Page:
Celebrating 60 Years of NASA, Where Art and Science Meet

60 Years of NASA, Celebrating Where Art and Science Meet

The Lunar Reconnaissance Orbiter captured this image of Schrödinger basin, a large crater near the south pole on the lunar far side. Credit: NASA/LRO/Ernie Wright

To celebrate NASA’s 60th anniversary this year, the agency partnered with the National Symphony Orchestra to present a concert in Washington entitled “NSO Pops: Space, the Next Frontier.” NASA mission images complemented performances of space-inspired music in the Kennedy Center’s concert hall, including Claude Debussy’s “Clair de Lune” (“Moonlight”), with a video of the Moon created by NASA science visualizer Ernie Wright.

At NASA’s Goddard Space Flight Center in Greenbelt, Maryland, Wright works in the Scientific Visualization Studio, using NASA data to create accurate visuals of celestial bodies. Wright made the lunar imagery accompanying “Clair de Lune” with data from the Lunar Reconnaissance Orbiter (LRO).

This visualization attempts to capture the mood of Claude Debussy’s best-known composition, Clair de Lune, along with visuals of the moon captured by NASA’s Lunar Reconnaissance Orbiter. Credit: NASA/LRO/Ernie Wright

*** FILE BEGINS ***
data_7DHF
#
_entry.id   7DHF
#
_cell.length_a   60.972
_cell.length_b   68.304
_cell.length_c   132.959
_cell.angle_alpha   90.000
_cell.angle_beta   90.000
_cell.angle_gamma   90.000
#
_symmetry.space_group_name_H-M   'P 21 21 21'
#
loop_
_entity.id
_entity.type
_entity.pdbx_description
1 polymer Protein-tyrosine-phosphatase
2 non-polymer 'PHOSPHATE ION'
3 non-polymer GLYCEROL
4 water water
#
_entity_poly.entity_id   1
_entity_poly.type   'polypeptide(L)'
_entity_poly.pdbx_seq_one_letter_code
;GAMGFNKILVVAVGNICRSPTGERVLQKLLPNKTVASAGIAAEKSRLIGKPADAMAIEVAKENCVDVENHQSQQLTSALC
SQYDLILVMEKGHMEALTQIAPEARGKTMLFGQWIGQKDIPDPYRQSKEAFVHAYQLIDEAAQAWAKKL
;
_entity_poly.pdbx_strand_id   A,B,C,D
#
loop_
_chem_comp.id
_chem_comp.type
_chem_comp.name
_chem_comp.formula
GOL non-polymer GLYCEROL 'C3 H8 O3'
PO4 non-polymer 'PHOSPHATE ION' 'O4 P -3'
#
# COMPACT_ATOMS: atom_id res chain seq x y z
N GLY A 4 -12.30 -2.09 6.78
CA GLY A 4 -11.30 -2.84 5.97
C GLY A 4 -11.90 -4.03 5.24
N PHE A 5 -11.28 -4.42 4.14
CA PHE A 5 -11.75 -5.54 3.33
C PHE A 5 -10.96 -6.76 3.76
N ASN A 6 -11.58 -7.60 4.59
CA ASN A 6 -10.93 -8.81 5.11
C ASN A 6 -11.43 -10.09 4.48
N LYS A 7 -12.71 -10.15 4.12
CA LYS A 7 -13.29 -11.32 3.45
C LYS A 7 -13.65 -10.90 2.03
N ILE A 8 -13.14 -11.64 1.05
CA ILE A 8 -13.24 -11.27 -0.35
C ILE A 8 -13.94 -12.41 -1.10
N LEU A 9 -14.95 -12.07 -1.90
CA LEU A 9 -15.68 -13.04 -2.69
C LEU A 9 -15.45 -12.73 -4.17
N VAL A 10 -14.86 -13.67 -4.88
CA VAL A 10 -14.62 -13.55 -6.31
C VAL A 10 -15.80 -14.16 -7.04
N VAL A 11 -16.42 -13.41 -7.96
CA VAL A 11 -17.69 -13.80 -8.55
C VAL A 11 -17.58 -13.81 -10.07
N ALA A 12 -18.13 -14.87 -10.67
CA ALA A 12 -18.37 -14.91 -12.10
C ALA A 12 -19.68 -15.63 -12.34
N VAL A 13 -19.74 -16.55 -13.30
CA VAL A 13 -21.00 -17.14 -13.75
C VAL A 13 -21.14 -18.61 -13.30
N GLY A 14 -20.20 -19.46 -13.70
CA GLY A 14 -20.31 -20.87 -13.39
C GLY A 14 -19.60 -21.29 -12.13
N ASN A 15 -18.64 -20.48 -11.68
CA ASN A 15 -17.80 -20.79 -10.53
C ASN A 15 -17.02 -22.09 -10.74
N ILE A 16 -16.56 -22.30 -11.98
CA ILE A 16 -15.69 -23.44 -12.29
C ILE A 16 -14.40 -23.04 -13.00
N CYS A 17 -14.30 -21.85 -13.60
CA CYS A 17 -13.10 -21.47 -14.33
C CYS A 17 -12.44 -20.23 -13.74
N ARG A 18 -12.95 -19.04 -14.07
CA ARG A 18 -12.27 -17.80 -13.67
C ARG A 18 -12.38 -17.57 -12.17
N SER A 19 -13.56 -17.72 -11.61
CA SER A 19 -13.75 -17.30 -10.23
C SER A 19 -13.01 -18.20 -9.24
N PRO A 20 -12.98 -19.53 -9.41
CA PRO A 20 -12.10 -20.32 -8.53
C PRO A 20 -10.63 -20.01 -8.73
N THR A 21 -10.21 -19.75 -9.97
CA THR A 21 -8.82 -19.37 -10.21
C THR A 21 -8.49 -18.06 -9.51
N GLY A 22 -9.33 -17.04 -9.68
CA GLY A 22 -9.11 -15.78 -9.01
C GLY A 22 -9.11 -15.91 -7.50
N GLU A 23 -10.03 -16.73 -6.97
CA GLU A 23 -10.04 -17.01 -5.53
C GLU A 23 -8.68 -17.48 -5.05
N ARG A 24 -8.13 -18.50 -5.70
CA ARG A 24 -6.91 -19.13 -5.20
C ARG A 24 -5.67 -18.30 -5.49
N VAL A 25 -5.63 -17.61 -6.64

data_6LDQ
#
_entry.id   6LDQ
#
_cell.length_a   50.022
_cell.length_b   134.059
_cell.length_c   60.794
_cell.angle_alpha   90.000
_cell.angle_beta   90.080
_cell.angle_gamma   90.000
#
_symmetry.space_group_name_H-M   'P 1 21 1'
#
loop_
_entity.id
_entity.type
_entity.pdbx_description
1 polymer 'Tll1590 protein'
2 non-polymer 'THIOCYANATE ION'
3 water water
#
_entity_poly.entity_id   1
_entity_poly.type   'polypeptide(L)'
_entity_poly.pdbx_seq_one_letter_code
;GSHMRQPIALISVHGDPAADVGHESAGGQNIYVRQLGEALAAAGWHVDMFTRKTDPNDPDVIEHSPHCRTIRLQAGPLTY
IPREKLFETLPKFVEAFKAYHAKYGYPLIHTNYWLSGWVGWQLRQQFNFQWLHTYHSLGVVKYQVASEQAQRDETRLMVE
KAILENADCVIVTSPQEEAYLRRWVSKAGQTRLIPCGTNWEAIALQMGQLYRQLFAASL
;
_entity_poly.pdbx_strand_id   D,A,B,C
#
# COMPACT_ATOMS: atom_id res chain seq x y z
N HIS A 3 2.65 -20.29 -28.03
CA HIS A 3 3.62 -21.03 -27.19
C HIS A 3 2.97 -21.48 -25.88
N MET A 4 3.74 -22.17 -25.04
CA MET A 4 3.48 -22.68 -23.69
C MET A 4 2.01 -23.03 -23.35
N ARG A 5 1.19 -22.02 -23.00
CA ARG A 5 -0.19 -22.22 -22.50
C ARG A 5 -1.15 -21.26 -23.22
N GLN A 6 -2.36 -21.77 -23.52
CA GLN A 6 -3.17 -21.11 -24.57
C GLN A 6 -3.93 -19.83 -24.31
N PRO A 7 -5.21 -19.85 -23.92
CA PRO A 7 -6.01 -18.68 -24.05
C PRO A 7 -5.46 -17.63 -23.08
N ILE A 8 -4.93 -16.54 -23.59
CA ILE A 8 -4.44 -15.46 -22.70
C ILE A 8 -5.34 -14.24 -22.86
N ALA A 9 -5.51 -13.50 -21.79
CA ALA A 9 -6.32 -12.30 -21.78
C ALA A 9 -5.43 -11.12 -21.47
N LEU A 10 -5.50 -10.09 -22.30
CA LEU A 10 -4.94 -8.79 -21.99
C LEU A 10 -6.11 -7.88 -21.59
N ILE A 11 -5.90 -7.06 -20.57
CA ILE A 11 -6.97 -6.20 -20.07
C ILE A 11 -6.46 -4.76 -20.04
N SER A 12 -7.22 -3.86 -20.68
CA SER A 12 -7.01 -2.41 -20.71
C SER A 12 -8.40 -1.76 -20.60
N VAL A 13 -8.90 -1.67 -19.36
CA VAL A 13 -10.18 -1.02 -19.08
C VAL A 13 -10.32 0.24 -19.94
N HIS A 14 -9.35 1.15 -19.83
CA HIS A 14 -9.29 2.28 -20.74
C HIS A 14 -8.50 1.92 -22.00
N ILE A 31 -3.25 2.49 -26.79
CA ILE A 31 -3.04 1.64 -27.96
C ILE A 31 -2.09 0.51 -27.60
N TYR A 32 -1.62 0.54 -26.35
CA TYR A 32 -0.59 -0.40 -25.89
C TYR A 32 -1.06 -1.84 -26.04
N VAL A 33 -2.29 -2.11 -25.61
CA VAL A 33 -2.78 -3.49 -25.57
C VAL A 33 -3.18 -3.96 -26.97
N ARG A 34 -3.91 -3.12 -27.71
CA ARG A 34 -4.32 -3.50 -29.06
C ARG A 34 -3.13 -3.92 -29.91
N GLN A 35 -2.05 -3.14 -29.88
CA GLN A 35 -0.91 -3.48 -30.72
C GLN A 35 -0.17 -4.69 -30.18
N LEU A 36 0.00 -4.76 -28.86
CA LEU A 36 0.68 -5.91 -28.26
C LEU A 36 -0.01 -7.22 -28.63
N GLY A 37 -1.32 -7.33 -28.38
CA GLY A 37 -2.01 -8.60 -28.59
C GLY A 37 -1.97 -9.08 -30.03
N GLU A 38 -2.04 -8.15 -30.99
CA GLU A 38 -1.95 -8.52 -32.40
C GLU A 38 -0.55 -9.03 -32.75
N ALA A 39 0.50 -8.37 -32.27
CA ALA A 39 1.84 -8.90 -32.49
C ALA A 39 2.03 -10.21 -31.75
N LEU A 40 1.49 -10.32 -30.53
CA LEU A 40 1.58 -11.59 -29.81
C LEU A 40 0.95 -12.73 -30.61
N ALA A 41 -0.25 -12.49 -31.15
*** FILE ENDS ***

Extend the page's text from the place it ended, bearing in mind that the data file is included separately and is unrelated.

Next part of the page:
Since its 2009 launch, LRO has harvested data on the Moon’s radiation, chemistry, temperature and topography. The shape of the lunar terrain is measured by LRO’s laser altimeter, LOLA (Lunar Orbiter Laser Altimeter). “The principle behind measuring the topography of the Moon is fairly straightforward,” said Noah Petro, LRO project scientist. “We fire a laser from the spacecraft to the surface of the Moon, and measure the time it takes that pulse to go from spacecraft to surface and back.”

The longer the laser takes to bounce back to LRO, the farther away the lunar surface. Over many years, a topographic map of the entire Moon is built up, creating the most accurate map of a celestial body’s topography ever created. Wright then uses this map and images of the Moon in the same 3D visualization software preferred by animators such as those at Pixar to make digital models. “What Ernie has done is that he drapes the images on top of the topography,” Petro said.

Topography was Wright’s biggest challenge. “The thing about the Moon is that the shadows are everything. If you don’t do that well, you’ve pretty much lost the game — there aren’t vibrant colors like on the Earth or Jupiter or Saturn,” Wright said.

Wright’s video displays breathtaking views of lunar landmarks, beginning with a sunrise dragging shadows across the surface and ending with sunsets lengthening the darkness along the same geography. The music, Wright said, is “melancholy, solitary and contemplative, as if you’re alone, walking through a garden in the moonlight.” The result, with serene music that breathes in time with crisp visuals, is a perspective on our Moon that Debussy could have only dreamed of when he tried to capture the essence of the body that dominates the night sky.

About Ernie Wright